It's easy to find yourself apologising for everything, even when it isn't necessary - which not only makes the word lack meaning, but might mean you losing sight of the decisions that you actually wholeheartedly believe in.
A recent survey found that, on average, we each say sorry eight times per day. Professor Sarah Niblock, Chief Executive of the UK Council for Psychotherapy, says in turn this "corrodes our self-image, and can impact our reputation." Here, 11 things you need to stop saying the 'S word' for.
1. For saying no to plans
"Agh, I'm really sorry but I can't make it to the pub on Thursday.."
"Can you see how self-sabotaging that statement is?" Sarah comments. "Do not have a second thought about saying no. Better to say ‘it’s been a demanding week and I am going to recharge my batteries tonight'.” It's SO easy to say yes to every single plan that comes your way, only to later realise you're busy every night for the next three weeks. It's important to have 'me time' to make you appreciate having plans more - and not get burnt out.[instagram]https://www.instagram.com/p/BSPHRguBMeZ/?utm_source=ig_embed&utm_medium=loading[/instagram]
2. For asking for help
"Sorry to interrupt, can you show me how to use the system?"
If it's the difference between you not knowing how to do something crucial or interrupting someone to ask how, nine times out of 10 your boss/colleague/friend/mum would choose the latter. As Sarah says, "your boss isn’t going to be angry with you for asking questions. It shows you have a growth mindset, a keenness to improve your performance and embrace challenges."
3. For showing your feelings
"I know it's not ideal and I can't apologise enough for the way I feel..."
You can't help the way you feel, so why apologise for it? Yes it's not ideal if it hurts another person or ends up making a situation more complicated than it would be otherwise, but it's key to address the way you feel and not be regretful over it. As an Instagram text post you once strolled past said, 'You only regret the chances you didn't take'.
4. For speaking your mind
"I'm sorry that I don't agree, but..."
This is trés important: being true to yourself and expressing the way you feel (providing you're not being a dick) isn't something you should feel sorry about. The worst thing is half heartedly expressing your opinion, only to regret not going the whole hog and defending your corner later. Like Sarah says, "We’re all too often raised to believe we shouldn’t disagree with our parents but in the workplace, a bit of tension or conflict can actually push teams towards dizzying new heights to creativity and innovation."
5. Not having it together all the time
"I'm really sorry, I can't afford it/don't have a car/haven't got the time..."
Listen, if you feel like you're not as successful as you wanted to be as a twentysomething, the chances are you're not alone. And it's probably because you put so much pressure on yourself to achieve a lot, that nothing will ever feel enough. Don't apologise for not having the funds/a house/a boyfriend/a dog (mainly the last one) when your family ask at Christmas, but rather be proud of what you've accomplished and rave about yourself.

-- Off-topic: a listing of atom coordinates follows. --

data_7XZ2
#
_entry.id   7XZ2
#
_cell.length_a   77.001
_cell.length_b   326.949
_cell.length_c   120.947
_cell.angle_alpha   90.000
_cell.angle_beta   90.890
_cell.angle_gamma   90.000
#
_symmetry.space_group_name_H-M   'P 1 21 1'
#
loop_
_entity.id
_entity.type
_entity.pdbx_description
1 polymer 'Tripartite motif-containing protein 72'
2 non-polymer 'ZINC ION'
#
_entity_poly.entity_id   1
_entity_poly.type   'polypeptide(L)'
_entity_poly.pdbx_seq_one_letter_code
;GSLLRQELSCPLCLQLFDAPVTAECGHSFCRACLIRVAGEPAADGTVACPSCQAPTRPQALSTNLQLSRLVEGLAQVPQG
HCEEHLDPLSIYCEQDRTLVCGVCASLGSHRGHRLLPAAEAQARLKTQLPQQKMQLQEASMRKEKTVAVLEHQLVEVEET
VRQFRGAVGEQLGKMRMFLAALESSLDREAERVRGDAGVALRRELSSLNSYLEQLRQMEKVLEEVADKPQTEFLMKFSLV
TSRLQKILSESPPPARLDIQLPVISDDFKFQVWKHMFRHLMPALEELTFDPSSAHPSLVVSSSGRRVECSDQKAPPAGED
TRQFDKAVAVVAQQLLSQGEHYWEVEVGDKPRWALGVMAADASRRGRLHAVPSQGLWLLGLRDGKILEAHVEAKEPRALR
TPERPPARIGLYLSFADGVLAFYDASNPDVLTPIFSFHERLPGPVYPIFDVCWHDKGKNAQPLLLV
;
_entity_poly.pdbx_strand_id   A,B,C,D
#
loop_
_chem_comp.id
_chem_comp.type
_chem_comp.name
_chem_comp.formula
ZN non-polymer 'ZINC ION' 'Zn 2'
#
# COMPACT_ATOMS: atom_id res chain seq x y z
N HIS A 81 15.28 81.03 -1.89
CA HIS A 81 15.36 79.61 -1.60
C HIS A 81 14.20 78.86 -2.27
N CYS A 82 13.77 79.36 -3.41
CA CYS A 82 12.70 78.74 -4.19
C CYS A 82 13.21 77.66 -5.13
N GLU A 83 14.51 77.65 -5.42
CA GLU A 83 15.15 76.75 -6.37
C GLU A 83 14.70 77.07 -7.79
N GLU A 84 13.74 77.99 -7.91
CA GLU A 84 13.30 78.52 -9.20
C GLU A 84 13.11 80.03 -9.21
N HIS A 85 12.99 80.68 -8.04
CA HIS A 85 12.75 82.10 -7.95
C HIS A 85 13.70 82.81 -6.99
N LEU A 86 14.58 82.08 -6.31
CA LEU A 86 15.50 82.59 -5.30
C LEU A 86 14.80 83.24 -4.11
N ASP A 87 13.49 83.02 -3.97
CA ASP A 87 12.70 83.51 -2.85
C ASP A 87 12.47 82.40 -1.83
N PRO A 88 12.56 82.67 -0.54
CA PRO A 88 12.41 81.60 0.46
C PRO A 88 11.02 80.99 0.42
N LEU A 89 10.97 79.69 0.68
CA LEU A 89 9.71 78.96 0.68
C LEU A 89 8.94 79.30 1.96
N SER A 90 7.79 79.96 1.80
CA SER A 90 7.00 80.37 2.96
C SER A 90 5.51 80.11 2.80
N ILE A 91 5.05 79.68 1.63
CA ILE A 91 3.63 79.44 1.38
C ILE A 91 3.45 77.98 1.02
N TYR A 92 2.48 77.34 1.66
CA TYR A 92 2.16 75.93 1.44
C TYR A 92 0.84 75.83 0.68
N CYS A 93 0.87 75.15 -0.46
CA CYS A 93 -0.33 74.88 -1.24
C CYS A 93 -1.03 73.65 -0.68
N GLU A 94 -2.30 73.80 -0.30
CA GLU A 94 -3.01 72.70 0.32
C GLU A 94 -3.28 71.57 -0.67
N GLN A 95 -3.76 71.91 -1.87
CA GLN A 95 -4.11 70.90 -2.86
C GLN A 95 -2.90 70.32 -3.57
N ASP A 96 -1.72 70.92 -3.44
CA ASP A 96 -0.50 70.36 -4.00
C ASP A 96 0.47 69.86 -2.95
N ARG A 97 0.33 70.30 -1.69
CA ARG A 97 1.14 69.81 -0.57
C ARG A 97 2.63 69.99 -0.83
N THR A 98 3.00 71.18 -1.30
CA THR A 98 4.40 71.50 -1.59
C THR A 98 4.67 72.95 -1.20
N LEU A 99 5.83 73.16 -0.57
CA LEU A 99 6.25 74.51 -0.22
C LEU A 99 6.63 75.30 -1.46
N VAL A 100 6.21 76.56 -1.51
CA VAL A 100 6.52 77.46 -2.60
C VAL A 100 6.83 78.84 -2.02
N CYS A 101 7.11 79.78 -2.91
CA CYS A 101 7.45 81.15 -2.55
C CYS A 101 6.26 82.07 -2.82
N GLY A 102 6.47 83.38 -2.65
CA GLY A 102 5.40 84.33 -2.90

6. For not replying to a text/email/call immediately
"Sorry for the late reply..."
WE ARE ALL BUSY. WORK EMAILS ARE NOT YOUR MAIN PRIORITY. THAT'S OK, IT'S PROBABLY NOT THE PERSON YOU'RE EMAILING'S EITHER.
adulthood is emailing "sorry for the delayed response!" back and forth until one of you dies— Marissa Miller Kovac (@Marissa__Miller) February 26, 2016
7. For circumstances you can't control
"Sorry, the train was late..."
"We simply can’t control everything in life," Sarah reminds us. "Take responsibility for your own decisions, but you should not be apologising for everything else or it will exhaust you." If you tried to apologise for all the slightly shitty circumstances, you'd be saying sorry on repeat for days on end. Be responsible for your own choices, not everyone else's.
8. For calling in sick
"I've been up all night vomiting, sorry for the late notice but please can I have the day off?"
It's easy to feel like you're letting everyone down when you're ill, but if you genuinely can't help it and need to take a sick day, you shouldn't apologise for it. Don't feel apologetic about doing what your body needs: if you made everyone in the office/at the party/etc sick, that's when you'd have to say sorry. Sarah adds, "It’s a sign your body needs to rest so take the time to recover and return when you are your best self."
9. For being scared
'I'm sorry but I'm not a very good flier so please be patient with me...'
Everyone has fears in life, and you shouldn't be ashamed or apologetic because of them. It's OK to be scared of things - it's something inherent within you and the chances are you don't have a choice in it , so people should accept this in the same way you would accept theirs.
10. For being you
Hey sista, stop apologising for being you. Sarah advises the best way to do this is to "be more alert to our patterns of apologising and identify the triggers to the behaviour. Start by replacing unnecessary apologies with accurate factual statements that communicate your point simply.
"If you’re caught in a moment where anxiety kicks in and makes you question your value, take a step back and say, ‘I don’t need to apologise for this.’"